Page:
Inflammatory Mechanisms in Diabetes: Lessons from the B-cell
Inflammation plays an important role in the destruction of pancreatic islet B-cells that leads to type I diabetes. This involves infiltration of T-cells and macrophages into the islets and local production of inflammatory cytokines such as interleukin (IL)-1, tumor necrosis factor (TNF)-a, and interferon (IFN)-y. Our laboratory has developed several strategies for protecting B-cells against oxidative stress and cytokine-induced cytotoxicity. These include a cytokine selection strategy that results in cell lines that are resistant to the combined effects of IL-1B+IFN-y. More recently, we have combined the cytokine selection procedure with overexpression of the antiapoptotic gene bcl-2, resulting in cell lines with greater resistance to oxidative stress and cytokine-induced damage than achieved with either procedure alone. This article summarizes this work and the remarkably divergent mechanisms by which protection is achieved in the different model systems. We also discuss the potential relevance of insights gained from these approaches for enhancing islet cell survival and function in both major forms of diabetes.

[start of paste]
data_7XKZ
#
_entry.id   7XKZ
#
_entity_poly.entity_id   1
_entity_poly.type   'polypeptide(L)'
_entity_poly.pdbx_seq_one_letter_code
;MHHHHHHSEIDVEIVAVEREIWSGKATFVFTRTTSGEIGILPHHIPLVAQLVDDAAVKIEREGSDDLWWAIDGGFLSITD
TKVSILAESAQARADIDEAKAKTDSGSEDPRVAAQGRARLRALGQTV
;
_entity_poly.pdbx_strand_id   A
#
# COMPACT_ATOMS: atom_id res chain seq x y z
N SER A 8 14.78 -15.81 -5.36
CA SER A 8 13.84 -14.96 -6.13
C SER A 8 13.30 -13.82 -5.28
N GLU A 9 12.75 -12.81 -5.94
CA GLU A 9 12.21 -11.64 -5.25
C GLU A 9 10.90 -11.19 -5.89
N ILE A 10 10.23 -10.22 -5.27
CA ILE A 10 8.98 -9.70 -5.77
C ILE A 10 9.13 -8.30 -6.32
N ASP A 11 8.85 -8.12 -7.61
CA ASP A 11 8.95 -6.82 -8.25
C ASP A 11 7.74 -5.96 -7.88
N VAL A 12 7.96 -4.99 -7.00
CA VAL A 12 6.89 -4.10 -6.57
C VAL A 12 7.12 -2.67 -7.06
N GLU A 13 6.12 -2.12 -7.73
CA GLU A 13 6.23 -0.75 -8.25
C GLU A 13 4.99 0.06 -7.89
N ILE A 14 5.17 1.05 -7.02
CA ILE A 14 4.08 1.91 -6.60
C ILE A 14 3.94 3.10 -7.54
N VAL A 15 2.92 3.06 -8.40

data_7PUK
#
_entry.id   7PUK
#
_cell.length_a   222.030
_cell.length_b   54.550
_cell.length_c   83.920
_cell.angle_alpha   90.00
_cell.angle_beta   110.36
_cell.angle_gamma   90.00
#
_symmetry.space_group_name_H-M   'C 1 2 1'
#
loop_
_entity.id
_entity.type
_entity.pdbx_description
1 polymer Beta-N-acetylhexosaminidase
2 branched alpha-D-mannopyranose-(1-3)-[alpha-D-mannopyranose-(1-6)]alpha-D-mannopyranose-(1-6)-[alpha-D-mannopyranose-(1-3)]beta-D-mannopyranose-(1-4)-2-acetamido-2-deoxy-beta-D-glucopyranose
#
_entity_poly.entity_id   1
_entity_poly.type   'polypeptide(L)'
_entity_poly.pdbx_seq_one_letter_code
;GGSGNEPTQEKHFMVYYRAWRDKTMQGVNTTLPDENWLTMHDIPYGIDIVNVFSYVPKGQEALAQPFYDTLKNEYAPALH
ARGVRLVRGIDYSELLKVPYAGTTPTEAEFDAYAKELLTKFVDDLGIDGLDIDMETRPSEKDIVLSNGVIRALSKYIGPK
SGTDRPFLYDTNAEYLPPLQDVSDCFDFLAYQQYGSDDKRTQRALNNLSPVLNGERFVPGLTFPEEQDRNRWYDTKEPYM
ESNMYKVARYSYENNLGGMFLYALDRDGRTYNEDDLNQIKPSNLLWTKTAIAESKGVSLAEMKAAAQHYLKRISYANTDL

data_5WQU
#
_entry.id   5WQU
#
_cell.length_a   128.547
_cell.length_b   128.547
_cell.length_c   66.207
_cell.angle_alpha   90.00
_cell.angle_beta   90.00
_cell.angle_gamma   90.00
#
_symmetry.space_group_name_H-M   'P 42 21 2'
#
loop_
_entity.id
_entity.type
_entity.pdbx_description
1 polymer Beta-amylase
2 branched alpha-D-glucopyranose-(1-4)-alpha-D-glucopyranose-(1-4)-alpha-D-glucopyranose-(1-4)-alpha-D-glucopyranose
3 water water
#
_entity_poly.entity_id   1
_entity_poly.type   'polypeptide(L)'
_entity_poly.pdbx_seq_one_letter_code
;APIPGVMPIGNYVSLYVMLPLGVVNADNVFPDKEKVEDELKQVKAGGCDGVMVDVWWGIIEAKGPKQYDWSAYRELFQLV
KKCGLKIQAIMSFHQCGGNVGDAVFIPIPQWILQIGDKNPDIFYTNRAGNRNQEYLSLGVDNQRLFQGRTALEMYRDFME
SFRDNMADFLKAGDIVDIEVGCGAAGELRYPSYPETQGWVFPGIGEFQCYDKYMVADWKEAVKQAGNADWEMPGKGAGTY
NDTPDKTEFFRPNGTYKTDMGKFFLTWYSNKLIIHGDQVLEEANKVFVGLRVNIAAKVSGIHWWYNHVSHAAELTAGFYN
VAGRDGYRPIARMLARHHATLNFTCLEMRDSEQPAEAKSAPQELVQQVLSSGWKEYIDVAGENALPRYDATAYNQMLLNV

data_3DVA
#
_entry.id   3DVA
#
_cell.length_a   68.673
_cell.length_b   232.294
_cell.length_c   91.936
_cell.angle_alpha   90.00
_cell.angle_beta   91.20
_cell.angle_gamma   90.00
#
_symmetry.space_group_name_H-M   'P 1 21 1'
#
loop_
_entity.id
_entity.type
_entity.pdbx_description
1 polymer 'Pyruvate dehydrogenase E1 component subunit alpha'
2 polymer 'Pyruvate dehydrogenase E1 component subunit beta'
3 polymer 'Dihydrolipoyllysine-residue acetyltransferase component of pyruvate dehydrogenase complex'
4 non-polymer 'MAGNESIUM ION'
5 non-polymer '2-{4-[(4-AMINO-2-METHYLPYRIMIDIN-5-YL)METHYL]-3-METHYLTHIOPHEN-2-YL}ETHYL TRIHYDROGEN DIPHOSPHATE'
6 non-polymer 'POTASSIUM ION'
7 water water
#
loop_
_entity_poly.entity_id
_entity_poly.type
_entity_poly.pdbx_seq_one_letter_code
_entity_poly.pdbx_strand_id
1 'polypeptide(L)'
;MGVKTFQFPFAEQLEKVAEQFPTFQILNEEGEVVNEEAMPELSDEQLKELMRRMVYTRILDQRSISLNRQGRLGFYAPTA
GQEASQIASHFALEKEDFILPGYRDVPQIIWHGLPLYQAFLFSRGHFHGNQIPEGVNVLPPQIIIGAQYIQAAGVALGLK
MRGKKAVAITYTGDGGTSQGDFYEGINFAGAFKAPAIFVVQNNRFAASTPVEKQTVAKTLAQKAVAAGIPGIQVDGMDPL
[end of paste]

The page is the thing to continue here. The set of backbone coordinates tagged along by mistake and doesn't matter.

Guoxun Chen, H. E. Hohmeier, V. V. Tran, R. Gasa, and C. B. Newgard. "Inflammatory Mechanisms in Diabetes: Lessons from the B-cell" International Journal of Obesity 27 (2003): S12-S16.